Salsa has traditionally been made with a combination of tomatoes, onions, cilantro, and spice from chili peppers. This type of salsa has usually been used in Mexican dishes and as a dip for chips. 

Many people enjoy salsa on:

  • Sweet Potato or Corn Chips
  • Turkey or Beef Burgers 
  • Baked or Sweet potatoes 
  • Stuffed Peppers
  • Eggs 
  • Tacos/Burritos/Quesadillas 
  • Mix in with tuna
  • Green Salads
  • Pork Chops 

Health Benefits of Salsa: 
  • Easy and tasty way to add an extra serving of fruits/vegetables to your diet 
  • Provides a wide range of antioxidants, vitamins, natural phytochemicals, fiber, protein, and potassium
  • Adds flavor without the sodium as long as it is prepared low sodium
Why cut the sodium?
Sodium is a mineral that is naturally found in foods and is also added to some foods. Sodium plays an important role maintaining fluid balance in the body.

Limiting dietary sodium has been associated with improved blood pressure and heart health. Reduced sodium diet may help to prevent the build up of excess fluid in the body.

Did you know?
Processed and restaurant foods account for 70% of adults’ dietary sodium intake. Salt added during home cooking only account for 5-6% of daily sodium intake.

Prep: 10min
Total Time: 10min
Servings: 12

·    1 ½ cup low sodium corn
     15 ounces low sodium black beans
1 medium mango, cubed
¼ onion, chopped
¼ cup cilantro, minced
2 Tbs lime juice
1 tsp garlic salt
¼ tsp ground cumin

·     In a large bowl mix all the ingredient together
Refrigerate salsa for at least one hour to let the flavors blend
Serve as a dip or on top of your favorite dishes

Nutrient Analysis of Recipe:
Serving Size: ¼ cup
Calories: 70
Sat. Fat: 0g
Sodium: 314mg
Carbohydrate: 14g
Sugars: 6g
Fiber: 2g
Protein: 3g

Tuesday, June 19, 2018

Jewett Street and Highland Goffe's Falls Elementary Schools Win 2018 Get Moving Manchester Trophies

Congratulations to first place winner, Jewett Street School and second place winner, Highland Goffe's Falls Elementary School! They have been awarded the 2018 Get Moving Manchester trophy for the highest school participation for all four weeks of the program.

Get Moving Manchester is a four week nutrition and physical activity program that encourages healthy lifestyle habits based on the 5-2-1-0 concept of eating 5 fruits and vegetables daily, limiting screen time to 2 hours or less. exercising for 1 hour a day, and drinking 0 sugar based beverages. The program focuses on Manchester students in grades 3-6. Students track their habits daily for the four weeks of the program. Hayley Lane and Sherry Tellier, health teachers and all the classroom teachers did an excellent job of promoting the program at Jewett Street and Highland Goffe's Falls schools.

The trophies were presented by Superintendent of Schools, Dr. Vargas and Mayor Craig. Great work Jewett and Highland!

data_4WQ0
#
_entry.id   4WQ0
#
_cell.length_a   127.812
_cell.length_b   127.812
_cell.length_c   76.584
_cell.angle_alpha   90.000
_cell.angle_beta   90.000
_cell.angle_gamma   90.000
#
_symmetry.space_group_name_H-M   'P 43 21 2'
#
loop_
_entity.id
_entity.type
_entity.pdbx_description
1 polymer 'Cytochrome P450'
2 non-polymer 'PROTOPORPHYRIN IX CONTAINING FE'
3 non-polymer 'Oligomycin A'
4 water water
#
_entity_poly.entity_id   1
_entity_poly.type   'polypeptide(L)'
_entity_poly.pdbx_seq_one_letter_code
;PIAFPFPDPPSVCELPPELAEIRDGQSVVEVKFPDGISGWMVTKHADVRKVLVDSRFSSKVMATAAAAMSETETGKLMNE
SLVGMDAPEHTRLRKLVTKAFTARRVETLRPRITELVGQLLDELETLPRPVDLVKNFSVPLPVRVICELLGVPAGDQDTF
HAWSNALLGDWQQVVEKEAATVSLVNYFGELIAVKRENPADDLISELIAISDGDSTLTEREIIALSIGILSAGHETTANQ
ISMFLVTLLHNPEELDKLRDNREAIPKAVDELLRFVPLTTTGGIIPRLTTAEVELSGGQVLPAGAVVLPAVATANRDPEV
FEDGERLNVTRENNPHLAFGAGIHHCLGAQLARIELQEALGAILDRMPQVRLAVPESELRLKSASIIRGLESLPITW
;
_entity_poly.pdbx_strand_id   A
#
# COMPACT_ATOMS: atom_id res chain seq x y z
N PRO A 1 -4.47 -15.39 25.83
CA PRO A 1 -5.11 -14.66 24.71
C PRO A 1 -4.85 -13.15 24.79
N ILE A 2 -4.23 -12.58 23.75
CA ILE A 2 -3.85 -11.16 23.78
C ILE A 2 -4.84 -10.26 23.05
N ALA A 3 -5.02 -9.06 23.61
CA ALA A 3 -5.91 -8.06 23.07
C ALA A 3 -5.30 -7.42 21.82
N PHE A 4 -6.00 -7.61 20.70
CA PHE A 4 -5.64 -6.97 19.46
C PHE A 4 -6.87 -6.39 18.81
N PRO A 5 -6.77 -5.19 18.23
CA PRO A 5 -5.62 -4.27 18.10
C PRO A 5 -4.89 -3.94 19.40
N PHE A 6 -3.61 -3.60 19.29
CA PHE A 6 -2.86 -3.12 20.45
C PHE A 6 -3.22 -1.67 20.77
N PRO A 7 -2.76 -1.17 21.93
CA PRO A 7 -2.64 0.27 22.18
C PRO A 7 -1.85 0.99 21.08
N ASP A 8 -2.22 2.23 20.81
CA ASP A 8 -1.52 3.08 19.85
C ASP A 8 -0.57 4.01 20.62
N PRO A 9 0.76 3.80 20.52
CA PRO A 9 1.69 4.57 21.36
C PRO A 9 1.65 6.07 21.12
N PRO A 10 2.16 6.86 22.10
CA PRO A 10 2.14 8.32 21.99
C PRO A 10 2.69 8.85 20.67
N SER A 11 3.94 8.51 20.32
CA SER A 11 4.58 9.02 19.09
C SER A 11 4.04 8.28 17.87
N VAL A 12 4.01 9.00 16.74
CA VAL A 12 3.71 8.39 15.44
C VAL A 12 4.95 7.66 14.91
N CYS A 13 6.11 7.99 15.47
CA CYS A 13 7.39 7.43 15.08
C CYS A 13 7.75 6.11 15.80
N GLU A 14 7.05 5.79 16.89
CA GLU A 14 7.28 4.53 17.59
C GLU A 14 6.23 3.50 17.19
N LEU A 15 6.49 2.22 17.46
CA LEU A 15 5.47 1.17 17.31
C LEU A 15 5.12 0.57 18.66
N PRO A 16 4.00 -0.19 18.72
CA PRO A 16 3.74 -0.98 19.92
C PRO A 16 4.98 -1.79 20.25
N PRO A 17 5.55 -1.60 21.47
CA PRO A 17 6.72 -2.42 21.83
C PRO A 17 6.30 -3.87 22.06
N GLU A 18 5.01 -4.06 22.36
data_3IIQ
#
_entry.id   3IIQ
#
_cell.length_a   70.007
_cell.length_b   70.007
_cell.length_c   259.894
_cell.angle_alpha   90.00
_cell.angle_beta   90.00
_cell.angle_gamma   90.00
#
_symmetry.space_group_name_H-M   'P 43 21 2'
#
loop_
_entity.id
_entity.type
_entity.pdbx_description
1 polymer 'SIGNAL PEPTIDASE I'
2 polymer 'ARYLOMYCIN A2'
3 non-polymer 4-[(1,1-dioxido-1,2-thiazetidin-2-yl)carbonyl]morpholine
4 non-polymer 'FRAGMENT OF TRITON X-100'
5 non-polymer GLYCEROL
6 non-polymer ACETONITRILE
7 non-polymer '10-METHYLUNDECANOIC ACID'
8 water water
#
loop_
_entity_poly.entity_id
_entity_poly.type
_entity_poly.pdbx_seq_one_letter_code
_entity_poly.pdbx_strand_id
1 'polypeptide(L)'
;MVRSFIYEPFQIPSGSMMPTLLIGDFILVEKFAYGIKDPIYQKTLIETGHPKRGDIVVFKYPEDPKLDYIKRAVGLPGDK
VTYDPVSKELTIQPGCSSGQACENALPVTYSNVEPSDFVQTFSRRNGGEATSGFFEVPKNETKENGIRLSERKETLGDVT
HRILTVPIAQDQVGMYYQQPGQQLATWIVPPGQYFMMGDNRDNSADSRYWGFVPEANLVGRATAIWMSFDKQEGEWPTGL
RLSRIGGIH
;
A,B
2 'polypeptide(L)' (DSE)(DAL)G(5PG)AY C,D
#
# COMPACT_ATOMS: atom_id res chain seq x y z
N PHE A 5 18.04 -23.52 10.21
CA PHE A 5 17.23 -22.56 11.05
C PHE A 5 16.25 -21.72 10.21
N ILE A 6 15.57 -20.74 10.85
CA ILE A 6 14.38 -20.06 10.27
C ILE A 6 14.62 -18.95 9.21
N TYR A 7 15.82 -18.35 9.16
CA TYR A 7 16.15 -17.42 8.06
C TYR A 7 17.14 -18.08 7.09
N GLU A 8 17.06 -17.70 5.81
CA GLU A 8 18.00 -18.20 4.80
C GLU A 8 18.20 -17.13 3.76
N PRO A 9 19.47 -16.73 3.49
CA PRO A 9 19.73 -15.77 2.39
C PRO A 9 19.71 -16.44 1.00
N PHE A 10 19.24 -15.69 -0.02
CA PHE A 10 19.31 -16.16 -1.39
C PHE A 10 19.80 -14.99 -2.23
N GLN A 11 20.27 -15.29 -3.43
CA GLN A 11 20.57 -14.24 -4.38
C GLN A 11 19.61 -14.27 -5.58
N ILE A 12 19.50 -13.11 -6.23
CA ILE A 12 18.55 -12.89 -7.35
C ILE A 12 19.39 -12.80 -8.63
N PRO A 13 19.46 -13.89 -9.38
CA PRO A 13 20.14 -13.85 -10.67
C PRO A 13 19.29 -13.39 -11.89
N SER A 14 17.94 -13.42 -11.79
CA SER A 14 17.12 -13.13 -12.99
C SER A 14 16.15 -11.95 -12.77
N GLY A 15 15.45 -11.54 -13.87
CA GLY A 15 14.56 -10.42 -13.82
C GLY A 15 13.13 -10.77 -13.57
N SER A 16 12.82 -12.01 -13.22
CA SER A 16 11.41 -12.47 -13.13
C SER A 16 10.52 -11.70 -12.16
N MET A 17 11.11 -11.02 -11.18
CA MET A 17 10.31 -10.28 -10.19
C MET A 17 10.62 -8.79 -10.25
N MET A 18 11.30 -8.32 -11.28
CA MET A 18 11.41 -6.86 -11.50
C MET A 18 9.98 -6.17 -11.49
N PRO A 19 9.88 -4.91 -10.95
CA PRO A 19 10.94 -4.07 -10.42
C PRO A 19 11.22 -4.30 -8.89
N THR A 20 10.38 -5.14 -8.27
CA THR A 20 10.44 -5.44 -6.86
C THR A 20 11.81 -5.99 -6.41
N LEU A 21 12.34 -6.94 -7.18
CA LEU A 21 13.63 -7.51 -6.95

Monday, June 4, 2018


What is the most important thing an athlete can drink?
WATER! Plain water is the best way to replace all the water you lose during all sports and during all seasons. Cold water gets into the bloodstream and will cool you down faster.

Why do you get cramps when playing sports?

The most common cause of cramps is dehydration and not cold water.

What is dehydration?
When your body doesn’t have enough fluid to work properly, dehydration occurs. It is important for everyone to drink fluids or stay hydrated. Kids use more energy than adults during physical activity because they produce twice as much heat. If you do not replace the fluids, you will overheat. Many athletes are sent to the hospital for dehydration. Dehydration can affect your performance too!

How do you know if you are dehydrated?
If you are dehydrated, you may have signs such as dry mouth, headache, confusion, dizziness, weakness, faintness, and nausea.

How much fluid or water do you need?
You can’t wait until you are thirsty to drink fluids. You should be drinking fluids or water before, during, and after sports.
Before Exercise: drink 2 cups of cold water 1 to 2 hours before activity
During Exercise: drink ½ cup of cold water every 15 minutes
After Exercise: drink 2 cups of cold water for every pound of weight loss

What about sports drinks?
Sports drinks contain water, sugar, salt and sometimes unnecessary vitamins. They may be helpful for sports that last one continuous hour or more or during extreme heat. Avoid drinks with caffeine, sugar or carbonation. These drinks lead to cavities and cause unnecessary weight gain. These drinks should contain no more than 15 to 18 grams of carbohydrates per cup. Fruit juice may only be used as a fluid replacement if it is diluted at least twofold: 1 cup water for every 1 cup of juice. Carbonated beverages, high-sugar drinks and undiluted fruit juice are too high in carbohydrates and may cause stomach cramps, nausea and diarrhea